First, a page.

# Gamma distribution: ratio of 2 CSS not containing $\beta$

Let $$X_1,...,X_n$$ be iid and follow $$Gamma(\alpha, \beta)$$, where $$f(x,\alpha, \beta)=\frac{x^{\alpha-1}e^{-x/\beta}}{\Gamma(\alpha)\beta^\alpha}$$ I already showed that $$\overline{X}$$ and $$X^*=\left[ \prod_{i=1}^n X_i \right]^\frac{1}{n}$$ are complete and sufficient statistics for $$(\alpha, \beta)$$. I am to show that the distribution of the statistic $$T=\frac{\overline{X}}{X^*}$$ does not depend on $$\beta$$ but am unsure how to do so. Any help would be greatly appreciated.

• What do you mean by "does not contain $\beta$"? When I look at the formulae, I see no $\beta$... Commented Apr 12, 2020 at 2:16
• I edited the wording of the problem a little bit; hopefully that clears it up. The $X_i$'s follow $Gamma(\alpha, \beta)$ and I need to show that the statistic $T$ is ancillary for $\beta$. Commented Apr 12, 2020 at 2:25
• Please mention the parameterization you are using, i.e. the pdf of Gamma(a,b). Commented Apr 12, 2020 at 7:29
• As a hint: try a change of variable from $x$ to $y=x/\beta$. If you solve for the distribution of $y$, you will see that it doesn't have $\beta$ as a parameter. Then show that $\bar{Y} / Y^* = \bar{X}/X^*$, and you're essentially done. Commented Apr 12, 2020 at 14:35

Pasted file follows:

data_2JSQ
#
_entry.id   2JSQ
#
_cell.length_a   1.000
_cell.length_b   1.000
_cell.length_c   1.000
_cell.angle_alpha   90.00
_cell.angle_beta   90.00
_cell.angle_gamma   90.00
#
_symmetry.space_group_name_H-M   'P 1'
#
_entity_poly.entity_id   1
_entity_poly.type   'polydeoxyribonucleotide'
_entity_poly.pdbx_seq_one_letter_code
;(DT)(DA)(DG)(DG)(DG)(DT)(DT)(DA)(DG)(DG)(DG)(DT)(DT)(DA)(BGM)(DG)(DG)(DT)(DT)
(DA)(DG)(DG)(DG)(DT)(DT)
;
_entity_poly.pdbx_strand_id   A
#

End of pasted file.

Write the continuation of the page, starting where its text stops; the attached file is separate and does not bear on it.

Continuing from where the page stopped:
• @jbowman that was a giant help. Thank you so much! Commented Apr 12, 2020 at 15:54

## 1 Answer

Let $$Y=X/\beta$$. Then, $$f_Y(y)=f_X(y\beta)\beta=\frac{(y\beta)^{\alpha-1}e^{-(\beta y/\beta)}}{\Gamma(\alpha)\beta^\alpha}$$ $$=\frac{y^{\alpha-1}e^{-y}}{\Gamma(\alpha)}$$ Note that the distribution of Y does not depend on $$\beta$$. Now consider $$\overline{Y}=\frac{\sum Y_i}{n}=\frac{\sum X_i/\beta}{n}=\frac{1}{\beta}\frac{\sum X_i}{n}$$ $$Y*=\left[\prod_{i=1}^n Y_i\right]^{1/n}=\left[\prod_{i=1}^n X_i/\beta \right]^{1/n}=\frac{1}{\beta}\left[\prod_{i=1}^n X_i\right]^{1/n}$$ Then, when taking the ratio $$\frac{\overline{Y}}{Y*}$$, note that the $$\frac{1}{\beta}$$ pieces of both statistics cancel, and you're left with $$\frac{\overline{X}}{X*}$$. This tells us that the statistic $$T=\frac{\overline{X}}{X*}$$ does not depend on $$\beta$$.